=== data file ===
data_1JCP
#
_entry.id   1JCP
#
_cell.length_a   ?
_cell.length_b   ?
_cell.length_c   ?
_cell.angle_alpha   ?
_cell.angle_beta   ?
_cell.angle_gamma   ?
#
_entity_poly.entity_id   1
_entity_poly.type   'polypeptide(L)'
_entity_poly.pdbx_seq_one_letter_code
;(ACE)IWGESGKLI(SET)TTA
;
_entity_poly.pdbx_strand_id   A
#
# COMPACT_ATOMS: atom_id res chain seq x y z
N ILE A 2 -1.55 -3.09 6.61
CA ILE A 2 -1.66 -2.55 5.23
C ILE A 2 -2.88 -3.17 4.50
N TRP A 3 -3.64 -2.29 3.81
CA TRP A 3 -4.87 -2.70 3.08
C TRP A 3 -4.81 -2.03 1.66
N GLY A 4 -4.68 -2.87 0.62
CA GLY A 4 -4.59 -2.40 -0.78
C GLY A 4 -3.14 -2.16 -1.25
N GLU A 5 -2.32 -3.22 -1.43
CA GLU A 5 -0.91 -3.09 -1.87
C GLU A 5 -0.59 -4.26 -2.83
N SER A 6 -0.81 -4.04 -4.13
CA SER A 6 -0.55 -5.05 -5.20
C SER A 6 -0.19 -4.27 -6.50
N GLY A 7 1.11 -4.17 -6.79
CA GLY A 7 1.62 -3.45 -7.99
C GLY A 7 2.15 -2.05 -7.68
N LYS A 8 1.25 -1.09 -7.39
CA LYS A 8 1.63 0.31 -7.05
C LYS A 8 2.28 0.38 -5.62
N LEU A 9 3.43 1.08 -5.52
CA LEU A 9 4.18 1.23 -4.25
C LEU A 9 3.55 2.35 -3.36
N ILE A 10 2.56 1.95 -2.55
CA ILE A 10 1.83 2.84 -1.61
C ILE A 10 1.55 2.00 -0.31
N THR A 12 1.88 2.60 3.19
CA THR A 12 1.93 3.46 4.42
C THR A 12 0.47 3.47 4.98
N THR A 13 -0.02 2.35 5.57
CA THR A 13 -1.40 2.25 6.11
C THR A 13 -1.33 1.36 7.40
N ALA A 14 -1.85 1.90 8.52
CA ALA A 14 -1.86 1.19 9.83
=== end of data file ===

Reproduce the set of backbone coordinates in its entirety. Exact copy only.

data_1JCP
#
_entry.id   1JCP
#
_cell.length_a   ?
_cell.length_b   ?
_cell.length_c   ?
_cell.angle_alpha   ?
_cell.angle_beta   ?
_cell.angle_gamma   ?
#
_entity_poly.entity_id   1
_entity_poly.type   'polypeptide(L)'
_entity_poly.pdbx_seq_one_letter_code
;(ACE)IWGESGKLI(SET)TTA
;
_entity_poly.pdbx_strand_id   A
#
# COMPACT_ATOMS: atom_id res chain seq x y z
N ILE A 2 -1.55 -3.09 6.61
CA ILE A 2 -1.66 -2.55 5.23
C ILE A 2 -2.88 -3.17 4.50
N TRP A 3 -3.64 -2.29 3.81
CA TRP A 3 -4.87 -2.70 3.08
C TRP A 3 -4.81 -2.03 1.66
N GLY A 4 -4.68 -2.87 0.62
CA GLY A 4 -4.59 -2.40 -0.78
C GLY A 4 -3.14 -2.16 -1.25
N GLU A 5 -2.32 -3.22 -1.43
CA GLU A 5 -0.91 -3.09 -1.87
C GLU A 5 -0.59 -4.26 -2.83
N SER A 6 -0.81 -4.04 -4.13
CA SER A 6 -0.55 -5.05 -5.20
C SER A 6 -0.19 -4.27 -6.50
N GLY A 7 1.11 -4.17 -6.79
CA GLY A 7 1.62 -3.45 -7.99
C GLY A 7 2.15 -2.05 -7.68
N LYS A 8 1.25 -1.09 -7.39
CA LYS A 8 1.63 0.31 -7.05
C LYS A 8 2.28 0.38 -5.62
N LEU A 9 3.43 1.08 -5.52
CA LEU A 9 4.18 1.23 -4.25
C LEU A 9 3.55 2.35 -3.36
N ILE A 10 2.56 1.95 -2.55
CA ILE A 10 1.83 2.84 -1.61
C ILE A 10 1.55 2.00 -0.31
N THR A 12 1.88 2.60 3.19
CA THR A 12 1.93 3.46 4.42
C THR A 12 0.47 3.47 4.98
N THR A 13 -0.02 2.35 5.57
CA THR A 13 -1.40 2.25 6.11
C THR A 13 -1.33 1.36 7.40
N ALA A 14 -1.85 1.90 8.52
CA ALA A 14 -1.86 1.19 9.83